The disturbing proposal before the Financial Accounting Standards Board, much discussed recently in this space, is the topic of an editorial in today's WSJ:

The proposed change is open for comment until tomorrow, and FASB has been getting an earful. Senior litigators from 13 companies, including Pfizer, General Electric, DuPont, Boeing and McDonald's have signed a letter to FASB Chairman Robert Herz, objecting to the plan. "Too often, lawsuits are filed for publicity or to pressure companies, only to be dropped later," they wrote, and trying to estimate the fair value of liabilities at the outset "would be both flawed and misleading."

All of which raises the question, why mess with the current system? Under existing rules, putting a number on the potential cost of a lawsuit is required only when the defendant believes it is "probable" it will lose the case. At that stage of the game, some knowledge and calculation from the trial can actually inform the judgment and provide a reasonable service to investors.

Reader Jeff Holmstrand, of Wheeling, W.V.'s McDermott & Bonenberger, writes to foresee another problem to add to the list catalogued earlier: "Outside counsel giving honest opinions about a company's potential exposure and then having to review the client's financial statements to determine whether that risk was accurately reported -- a problem made even worse when there is potential insurance coverage."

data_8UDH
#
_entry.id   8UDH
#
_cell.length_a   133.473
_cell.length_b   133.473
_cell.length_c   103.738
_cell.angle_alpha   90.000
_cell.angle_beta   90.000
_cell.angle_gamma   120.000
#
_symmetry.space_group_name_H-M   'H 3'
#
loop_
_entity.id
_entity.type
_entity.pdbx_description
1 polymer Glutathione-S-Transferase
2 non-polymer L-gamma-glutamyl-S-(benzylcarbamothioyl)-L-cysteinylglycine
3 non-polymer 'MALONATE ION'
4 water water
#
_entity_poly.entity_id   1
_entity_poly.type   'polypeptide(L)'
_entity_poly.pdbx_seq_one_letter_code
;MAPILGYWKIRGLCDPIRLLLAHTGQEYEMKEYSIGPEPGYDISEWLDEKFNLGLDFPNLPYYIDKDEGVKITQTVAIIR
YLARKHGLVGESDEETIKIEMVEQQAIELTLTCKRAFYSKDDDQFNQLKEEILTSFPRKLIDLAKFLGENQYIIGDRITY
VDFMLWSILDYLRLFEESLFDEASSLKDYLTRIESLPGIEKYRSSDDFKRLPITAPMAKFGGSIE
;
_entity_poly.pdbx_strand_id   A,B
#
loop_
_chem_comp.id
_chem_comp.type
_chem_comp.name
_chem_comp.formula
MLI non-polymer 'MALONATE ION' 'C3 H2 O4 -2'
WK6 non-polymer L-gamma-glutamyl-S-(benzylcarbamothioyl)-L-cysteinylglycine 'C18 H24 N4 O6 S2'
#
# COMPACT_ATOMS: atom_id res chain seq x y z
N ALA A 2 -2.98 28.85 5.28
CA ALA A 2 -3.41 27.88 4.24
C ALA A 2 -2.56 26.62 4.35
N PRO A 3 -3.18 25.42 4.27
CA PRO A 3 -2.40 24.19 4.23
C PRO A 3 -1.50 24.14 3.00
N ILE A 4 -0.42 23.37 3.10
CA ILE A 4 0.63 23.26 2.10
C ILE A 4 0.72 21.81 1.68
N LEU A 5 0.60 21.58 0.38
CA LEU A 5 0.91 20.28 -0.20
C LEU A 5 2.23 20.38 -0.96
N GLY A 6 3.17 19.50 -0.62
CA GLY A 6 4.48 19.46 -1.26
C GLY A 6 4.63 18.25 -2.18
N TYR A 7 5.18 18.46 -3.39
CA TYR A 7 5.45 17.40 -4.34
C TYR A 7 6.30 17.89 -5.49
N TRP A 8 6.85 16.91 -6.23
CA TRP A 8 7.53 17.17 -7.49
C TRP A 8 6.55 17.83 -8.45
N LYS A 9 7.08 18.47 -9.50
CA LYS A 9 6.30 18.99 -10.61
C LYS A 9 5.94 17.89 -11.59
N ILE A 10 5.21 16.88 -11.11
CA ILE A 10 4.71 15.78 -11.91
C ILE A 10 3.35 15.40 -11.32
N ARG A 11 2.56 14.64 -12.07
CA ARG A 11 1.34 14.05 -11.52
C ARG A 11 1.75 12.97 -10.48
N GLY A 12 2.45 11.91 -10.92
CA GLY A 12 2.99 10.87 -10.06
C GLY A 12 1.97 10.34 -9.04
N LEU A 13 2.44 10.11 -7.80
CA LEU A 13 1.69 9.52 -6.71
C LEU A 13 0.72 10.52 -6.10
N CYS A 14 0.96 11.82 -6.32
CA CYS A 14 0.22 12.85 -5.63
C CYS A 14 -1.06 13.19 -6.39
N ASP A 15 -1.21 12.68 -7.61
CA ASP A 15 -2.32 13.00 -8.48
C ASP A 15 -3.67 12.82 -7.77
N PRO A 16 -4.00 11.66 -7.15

More: Some noteworthy comments filed with the FASB by the business community, along with other links and commentary, at NAM "Shop Floor".

Where state AGs assemble

There will be people trying to sell them things (quotes our Jim Copland).

Around the web, August 7

Palmetto State predictable

There's a bit of news coverage and blogging about the South Carolina Trial Lawyers Association having Erin Brockovich address its annual convention this week. Brockovich speaks to lawyers! Fancy that. At least Brad Warthen's blog post at The State.com lets readers provide a few mythbusting comments. (For more of the Brockovich reality versus myth, see Ted Frank's post at Overlawyered.) And Brockovich's speaking fee is affordable, we'll give her that.

Beyond the supposed glamor, the conference agenda is informative enough, especially given South Carolina's prominence in the history of excessive litigation. Good interaction between judges and attorneys, lots of nuts and bolts sessions, and here are the talks that caught our eye:

11:00 a.m. - 11:30 a.m. "Toxic Tort: It's all about Causation, But don't forget Liability." W. Mullins McLeod Jr., Esq. Charleston, SC
11:30 a.m. - 12:00 "The Evolving Landscape of Environmental Litigation: Lessons from the Kivalina Lawsuit" Wm. Michael Gruenloh, Esq., Charleston, SC

And ...

9:00 a.m. - 9:30 a.m. "Business Court, A Slippery Slope" Gary W. Jackson, Esq., Charlotte, NC

Slippery? Funny. That's what we would have said about Kivalina.

Sheldon Silver and Counsel Financial